Given an increasingly tech-savvy consumer base, retailers are necessarily leveraging the latest technology both in-store and online. Nearly half of UK adults responding to a recent survey (JDA/Centiro; Customer Pulse 2015) experienced problems with an online order in the last year, and nearly three-quarters of them said they’d likely switch to an alternative retailer following a poor shopping experience online.
Indeed, 40 per cent of customers abandon purchases because of poor in-store communications, according to research conducted last summer by Vodat, a telecoms provider to the retail space. Overall, the statistics show that falling productivity, the abandonment of purchases, and employee complaints all arise, to varying degrees, from underperforming technology.
There is a widely cited patience threshold that is said to allow for a shopper to wait no more than five minutes on average for a sales associate to answer a query before giving up on the transaction altogether. Where technology is involved this may also be presumed to apply, and reliable and easy-to-use technology will be preferable to clunky forms. Overtaxed in-store Wi‑Fi that keeps cutting out is not a good look.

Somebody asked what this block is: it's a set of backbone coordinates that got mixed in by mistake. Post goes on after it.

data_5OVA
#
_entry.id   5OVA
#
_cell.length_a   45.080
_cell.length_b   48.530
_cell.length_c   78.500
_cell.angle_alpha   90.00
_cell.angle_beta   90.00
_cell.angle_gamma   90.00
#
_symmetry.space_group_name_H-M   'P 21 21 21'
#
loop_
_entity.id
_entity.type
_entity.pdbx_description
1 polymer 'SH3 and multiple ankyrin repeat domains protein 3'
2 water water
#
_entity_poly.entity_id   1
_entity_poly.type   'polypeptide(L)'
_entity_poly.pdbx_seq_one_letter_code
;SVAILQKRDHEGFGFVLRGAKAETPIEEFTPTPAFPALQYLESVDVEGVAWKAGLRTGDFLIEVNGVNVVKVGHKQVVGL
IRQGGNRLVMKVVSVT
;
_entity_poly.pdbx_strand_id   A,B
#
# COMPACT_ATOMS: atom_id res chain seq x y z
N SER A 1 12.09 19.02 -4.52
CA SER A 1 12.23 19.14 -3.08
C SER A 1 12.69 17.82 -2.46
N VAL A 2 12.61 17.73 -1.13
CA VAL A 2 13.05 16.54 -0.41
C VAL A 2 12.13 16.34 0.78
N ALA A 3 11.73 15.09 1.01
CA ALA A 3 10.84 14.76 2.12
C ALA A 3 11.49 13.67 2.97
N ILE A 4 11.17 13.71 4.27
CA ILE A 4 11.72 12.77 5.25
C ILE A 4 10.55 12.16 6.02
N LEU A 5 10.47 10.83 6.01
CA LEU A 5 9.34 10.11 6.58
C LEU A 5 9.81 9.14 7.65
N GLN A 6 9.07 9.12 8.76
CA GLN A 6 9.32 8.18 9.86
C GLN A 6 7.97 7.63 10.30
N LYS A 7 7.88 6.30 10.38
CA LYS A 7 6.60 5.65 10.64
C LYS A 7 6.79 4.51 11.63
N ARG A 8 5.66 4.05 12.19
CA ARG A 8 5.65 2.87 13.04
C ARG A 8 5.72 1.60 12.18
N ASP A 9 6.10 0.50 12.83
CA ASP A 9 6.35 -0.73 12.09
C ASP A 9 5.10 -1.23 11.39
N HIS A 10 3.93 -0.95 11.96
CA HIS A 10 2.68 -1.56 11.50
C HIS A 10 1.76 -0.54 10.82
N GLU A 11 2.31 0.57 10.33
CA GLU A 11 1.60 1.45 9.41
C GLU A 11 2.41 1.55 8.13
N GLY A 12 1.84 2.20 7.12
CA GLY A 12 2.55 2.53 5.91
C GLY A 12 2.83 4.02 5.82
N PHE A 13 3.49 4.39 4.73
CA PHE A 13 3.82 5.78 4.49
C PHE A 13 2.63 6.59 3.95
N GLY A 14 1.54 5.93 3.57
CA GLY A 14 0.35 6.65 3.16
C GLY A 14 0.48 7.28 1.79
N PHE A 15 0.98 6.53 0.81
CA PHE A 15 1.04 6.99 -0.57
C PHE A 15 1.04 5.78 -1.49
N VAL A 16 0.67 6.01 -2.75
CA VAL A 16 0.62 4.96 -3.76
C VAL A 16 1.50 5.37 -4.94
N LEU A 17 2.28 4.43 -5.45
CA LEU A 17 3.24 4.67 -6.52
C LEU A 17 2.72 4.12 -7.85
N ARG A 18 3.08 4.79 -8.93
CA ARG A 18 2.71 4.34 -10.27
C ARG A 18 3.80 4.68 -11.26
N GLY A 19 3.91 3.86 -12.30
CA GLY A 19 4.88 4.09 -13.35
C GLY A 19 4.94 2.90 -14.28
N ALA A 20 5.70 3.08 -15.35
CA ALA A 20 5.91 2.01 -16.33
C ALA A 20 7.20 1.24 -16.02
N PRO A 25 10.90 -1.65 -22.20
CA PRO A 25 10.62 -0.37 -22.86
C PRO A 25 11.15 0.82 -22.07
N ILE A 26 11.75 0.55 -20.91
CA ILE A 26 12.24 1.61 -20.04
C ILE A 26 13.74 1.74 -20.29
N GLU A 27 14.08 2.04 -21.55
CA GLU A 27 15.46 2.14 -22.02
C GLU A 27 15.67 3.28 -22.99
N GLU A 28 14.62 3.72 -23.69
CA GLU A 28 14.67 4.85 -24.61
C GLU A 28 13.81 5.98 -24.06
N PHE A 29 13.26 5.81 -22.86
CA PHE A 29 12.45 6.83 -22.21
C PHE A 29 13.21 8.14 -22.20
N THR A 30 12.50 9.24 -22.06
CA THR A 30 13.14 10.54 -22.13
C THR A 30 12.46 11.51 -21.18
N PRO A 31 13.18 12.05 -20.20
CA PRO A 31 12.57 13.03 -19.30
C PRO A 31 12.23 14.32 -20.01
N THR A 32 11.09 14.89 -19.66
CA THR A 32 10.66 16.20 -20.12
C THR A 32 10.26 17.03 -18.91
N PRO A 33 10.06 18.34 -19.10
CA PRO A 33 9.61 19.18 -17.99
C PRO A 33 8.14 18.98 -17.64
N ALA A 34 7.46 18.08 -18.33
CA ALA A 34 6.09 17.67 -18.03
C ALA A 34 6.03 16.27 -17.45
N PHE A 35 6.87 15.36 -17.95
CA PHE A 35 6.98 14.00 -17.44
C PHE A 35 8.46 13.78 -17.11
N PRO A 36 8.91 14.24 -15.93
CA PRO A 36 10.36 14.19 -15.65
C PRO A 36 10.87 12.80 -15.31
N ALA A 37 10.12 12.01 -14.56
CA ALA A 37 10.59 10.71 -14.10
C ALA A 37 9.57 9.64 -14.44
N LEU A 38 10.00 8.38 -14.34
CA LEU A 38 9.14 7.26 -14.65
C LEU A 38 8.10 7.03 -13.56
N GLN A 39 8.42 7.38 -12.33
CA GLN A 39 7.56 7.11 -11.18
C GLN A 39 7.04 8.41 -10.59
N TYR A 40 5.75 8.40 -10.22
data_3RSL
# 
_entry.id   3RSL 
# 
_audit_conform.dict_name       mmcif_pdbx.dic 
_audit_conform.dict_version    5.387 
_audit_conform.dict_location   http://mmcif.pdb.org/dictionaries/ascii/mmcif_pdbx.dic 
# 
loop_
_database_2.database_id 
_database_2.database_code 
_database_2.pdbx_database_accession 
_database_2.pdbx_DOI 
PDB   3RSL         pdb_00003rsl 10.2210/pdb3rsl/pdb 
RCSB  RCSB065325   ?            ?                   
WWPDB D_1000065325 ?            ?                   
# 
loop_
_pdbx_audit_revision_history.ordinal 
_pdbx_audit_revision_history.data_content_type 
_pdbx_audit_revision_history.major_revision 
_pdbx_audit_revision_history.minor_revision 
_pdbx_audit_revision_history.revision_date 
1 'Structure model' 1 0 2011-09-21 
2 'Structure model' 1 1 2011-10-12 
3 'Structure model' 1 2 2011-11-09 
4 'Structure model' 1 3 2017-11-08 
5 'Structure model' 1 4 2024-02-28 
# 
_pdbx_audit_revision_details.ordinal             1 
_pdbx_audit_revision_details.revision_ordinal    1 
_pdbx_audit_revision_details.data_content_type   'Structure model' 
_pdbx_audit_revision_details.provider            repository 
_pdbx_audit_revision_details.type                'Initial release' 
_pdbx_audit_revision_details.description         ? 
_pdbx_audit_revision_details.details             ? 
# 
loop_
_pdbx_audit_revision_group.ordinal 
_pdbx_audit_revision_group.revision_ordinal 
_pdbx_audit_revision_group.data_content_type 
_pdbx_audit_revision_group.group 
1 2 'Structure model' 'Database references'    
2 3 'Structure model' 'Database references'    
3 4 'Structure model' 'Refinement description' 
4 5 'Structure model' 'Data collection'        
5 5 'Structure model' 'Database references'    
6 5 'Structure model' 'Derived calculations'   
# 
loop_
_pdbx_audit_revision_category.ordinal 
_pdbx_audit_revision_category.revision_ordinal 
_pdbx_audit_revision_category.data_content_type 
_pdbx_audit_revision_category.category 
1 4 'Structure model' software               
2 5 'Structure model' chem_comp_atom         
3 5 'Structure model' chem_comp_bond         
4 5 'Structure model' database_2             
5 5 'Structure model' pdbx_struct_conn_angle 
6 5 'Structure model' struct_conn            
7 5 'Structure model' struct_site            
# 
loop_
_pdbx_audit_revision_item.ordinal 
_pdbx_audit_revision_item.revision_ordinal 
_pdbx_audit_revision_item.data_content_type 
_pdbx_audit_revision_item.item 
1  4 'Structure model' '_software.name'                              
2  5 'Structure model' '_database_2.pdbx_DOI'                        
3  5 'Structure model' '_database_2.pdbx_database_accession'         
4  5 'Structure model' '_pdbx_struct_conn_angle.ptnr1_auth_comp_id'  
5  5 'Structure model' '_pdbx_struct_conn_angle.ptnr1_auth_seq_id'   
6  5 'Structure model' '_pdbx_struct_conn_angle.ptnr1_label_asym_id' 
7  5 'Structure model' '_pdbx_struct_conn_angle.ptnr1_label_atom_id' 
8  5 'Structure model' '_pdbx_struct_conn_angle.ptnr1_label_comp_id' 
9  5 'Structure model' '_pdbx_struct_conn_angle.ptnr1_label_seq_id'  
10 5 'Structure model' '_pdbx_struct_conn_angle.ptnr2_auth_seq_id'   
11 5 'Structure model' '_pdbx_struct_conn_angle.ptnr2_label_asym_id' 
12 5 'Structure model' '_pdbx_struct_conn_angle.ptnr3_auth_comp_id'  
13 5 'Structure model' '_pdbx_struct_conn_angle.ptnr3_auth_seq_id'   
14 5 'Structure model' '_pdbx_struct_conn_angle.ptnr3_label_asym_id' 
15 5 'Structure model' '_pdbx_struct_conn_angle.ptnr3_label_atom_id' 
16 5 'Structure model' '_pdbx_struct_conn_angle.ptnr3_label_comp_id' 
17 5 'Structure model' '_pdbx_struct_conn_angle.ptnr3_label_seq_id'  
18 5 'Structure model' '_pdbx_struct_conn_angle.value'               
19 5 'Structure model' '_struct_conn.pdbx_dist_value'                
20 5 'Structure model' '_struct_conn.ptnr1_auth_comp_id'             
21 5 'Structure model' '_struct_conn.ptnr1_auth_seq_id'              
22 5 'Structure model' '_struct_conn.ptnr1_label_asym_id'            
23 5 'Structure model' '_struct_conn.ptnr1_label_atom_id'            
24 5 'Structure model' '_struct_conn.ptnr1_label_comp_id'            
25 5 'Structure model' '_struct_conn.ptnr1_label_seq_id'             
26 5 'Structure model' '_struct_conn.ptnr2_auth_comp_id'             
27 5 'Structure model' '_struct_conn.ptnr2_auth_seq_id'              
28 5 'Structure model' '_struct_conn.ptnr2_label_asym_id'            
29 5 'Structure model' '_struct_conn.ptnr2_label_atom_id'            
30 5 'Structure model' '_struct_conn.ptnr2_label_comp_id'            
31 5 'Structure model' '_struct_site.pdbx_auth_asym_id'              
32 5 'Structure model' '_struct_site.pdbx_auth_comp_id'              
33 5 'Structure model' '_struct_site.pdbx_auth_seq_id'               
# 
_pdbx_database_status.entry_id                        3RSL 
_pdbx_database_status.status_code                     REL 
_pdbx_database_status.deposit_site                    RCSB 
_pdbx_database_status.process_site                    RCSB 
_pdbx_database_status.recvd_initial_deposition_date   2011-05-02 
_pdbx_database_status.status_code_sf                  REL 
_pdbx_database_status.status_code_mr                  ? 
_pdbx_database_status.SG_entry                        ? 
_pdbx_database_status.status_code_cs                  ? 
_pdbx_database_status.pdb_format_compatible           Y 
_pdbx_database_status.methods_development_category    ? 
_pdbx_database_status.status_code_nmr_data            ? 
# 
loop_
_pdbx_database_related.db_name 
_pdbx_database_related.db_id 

Retailers at the forefront of satisfying the market’s expectations include Apple. Not only can their in-store technology be relied upon, their sales associates employ Apple’s own tech to bolster the in-store experience and facilitate purchases.
Customer returns matter
In line with modern, elevated expectations, the customer experience of making returns is rising in importance, and so are click & collect services. Given that customers often order more than one size of the same item with a view to returning the non-fitting size, returns should not be treated merely as cost-recovery exercises. The market expects returns to be as easy as possible, and common frustrations range from the cost of the return itself to problems returning online goods to a high street store.
Customers have reported an increasing number of issues with click & collect over the past year, the most commonly cited being long waiting times and problems with staff being unable to locate in-store items. When the computer says no, customer loyalty takes a beating.
Where a true omni-channel shopping experience has been implemented, however, and where the technology underpinning each channel is fully integrated with the others, consumers can enjoy the efficient service they expect. Argos in particular has combined its physical premises and back-end systems to meet the rising popularity of click & collect and support a returns process that’s usually free from frustration.
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